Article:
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Bible Reading Plan
January 29 - February 4

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Sunday – Isaiah 28

Monday – Isaiah 29

Tuesday – 2 Corinthians 10

Wednesday – Daniel 9

Thursday – Daniel 10

Friday – Acts 5

Saturday – Acts 6

Isaiah can be a difficult book to fully understand when reading through it one chapter at a time.  The sections in Isaiah are many chapters long.  The section we are in right now is a section of warnings and condemnations, and that sort of thing is just not entertaining or overtly exciting.  In 28 and 29 this week, we will read more of God’s warnings to Israel and to Judah, spoken through Isaiah.  Chapter 28 deals with the capital city of Israel, and 29 deals with the capital city of Judah.  Notice here how the people of these cities determined that they did not need God, or had decided that God did not see the way they were acting and treating others.  God had promised to be their King and their protector and provider, and they chose something else – in some cases, anything else – other than God.  In the middle of this section is a little poem on the advice of God, and the wisdom He offers. Before you begin to read, ask God to open your eyes to concepts He would have you find in His Word.  The overall message within this section of Isaiah is clear: build your life on the direction of the LORD and live in success, or try anything else and face utter destruction.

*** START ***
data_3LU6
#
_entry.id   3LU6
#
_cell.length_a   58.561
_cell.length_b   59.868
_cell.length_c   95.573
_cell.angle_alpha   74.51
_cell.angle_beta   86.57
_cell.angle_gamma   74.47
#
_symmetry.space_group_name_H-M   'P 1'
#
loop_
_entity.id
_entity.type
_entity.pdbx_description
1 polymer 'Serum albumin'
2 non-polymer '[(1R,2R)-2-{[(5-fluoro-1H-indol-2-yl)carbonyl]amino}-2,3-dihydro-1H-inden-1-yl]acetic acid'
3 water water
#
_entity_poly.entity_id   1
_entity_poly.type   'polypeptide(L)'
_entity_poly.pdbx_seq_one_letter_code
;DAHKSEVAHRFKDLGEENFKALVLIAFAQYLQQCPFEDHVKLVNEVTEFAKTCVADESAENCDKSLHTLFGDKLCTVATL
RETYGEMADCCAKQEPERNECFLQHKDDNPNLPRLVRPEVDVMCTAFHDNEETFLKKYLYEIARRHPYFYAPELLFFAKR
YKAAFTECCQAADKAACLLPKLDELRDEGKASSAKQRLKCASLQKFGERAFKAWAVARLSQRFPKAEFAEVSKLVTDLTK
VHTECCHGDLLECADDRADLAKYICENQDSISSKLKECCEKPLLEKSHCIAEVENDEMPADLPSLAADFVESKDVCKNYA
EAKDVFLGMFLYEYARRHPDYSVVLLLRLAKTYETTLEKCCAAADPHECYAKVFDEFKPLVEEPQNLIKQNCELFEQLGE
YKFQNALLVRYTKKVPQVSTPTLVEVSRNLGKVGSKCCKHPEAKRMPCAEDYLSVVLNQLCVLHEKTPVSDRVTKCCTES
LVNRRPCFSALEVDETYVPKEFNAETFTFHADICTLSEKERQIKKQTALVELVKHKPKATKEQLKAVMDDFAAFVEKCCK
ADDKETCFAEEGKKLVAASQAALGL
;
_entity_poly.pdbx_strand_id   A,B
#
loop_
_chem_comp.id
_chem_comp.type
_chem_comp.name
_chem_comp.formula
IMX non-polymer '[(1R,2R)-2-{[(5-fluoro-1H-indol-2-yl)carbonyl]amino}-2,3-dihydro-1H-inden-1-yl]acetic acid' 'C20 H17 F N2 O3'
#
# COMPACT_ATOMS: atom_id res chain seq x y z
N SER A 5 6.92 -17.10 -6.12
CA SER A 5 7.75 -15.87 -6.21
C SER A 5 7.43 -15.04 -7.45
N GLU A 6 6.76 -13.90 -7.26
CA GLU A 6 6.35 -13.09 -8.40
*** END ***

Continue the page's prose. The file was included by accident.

2 Corinthians 10 displays this principle in practice.  Here, Paul discusses with the church at Corinth where his authority and strength come from.  These do not come from what people think or what the world can provide, but only and directly from God.  He urges us to operate in the same way: not according to the viewpoint of worldly people or a fallen definition of success, but in the power of the Holy Spirit.  Don’t compare yourself to others; instead, compare yourself only to Christ, toward whom we should be growing in Christlikeness.


Daniel 9 and 10 are very interesting sections of scripture.  In Daniel 9, Daniel tells us that he had been reading through scripture, specifically the prophecies of Jeremiah which had been written down only about 70 years prior to this reading.  He read of the prophecy of the restoration of Jerusalem, and misunderstood the timeline of God, so he asked God for wisdom.  When we ask, God provides!  An angel came and answered Daniel personally, offering a timeline based on “weeks.”  These “weeks” are understood as “weeks of years,” or seven-year periods.  By following the timeline and dating of this book, we can see that Jesus marched triumphantly into Jerusalem on the exact day that was predicted in this angelic answer to Daniel.  Chapter 10 occurred much earlier in Daniel’s life, during his first few years in Babylon. In prayer Daniel saw a vision and could not comprehend the vision.  He then dedicated himself to prayer and fasting until he received an answer from the LORD.  This was likely Daniel’s first angelic visit, chronologically in his life, and it is an exciting and exact one.  We will read more about it next week.


Acts 5 and 6 give us a glimpse of the workings of the first century church from its very early days.  We read the story of Ananias and Sapphira, who lied to the Holy Spirit and faced intense consequences.  We read of signs and wonders, and of the arrest of the apostles.  The arrest story is almost comical, and a great display of God working through unusual circumstances.  We also read the famous words of a wise Jewish leader who warns against fighting against the moving of the Holy Spirit.  And then we read about the first deacons, and of the ministry of Stephen, whose actions and words changed the world.  Enjoy witnessing the great moving of God as you read this week!

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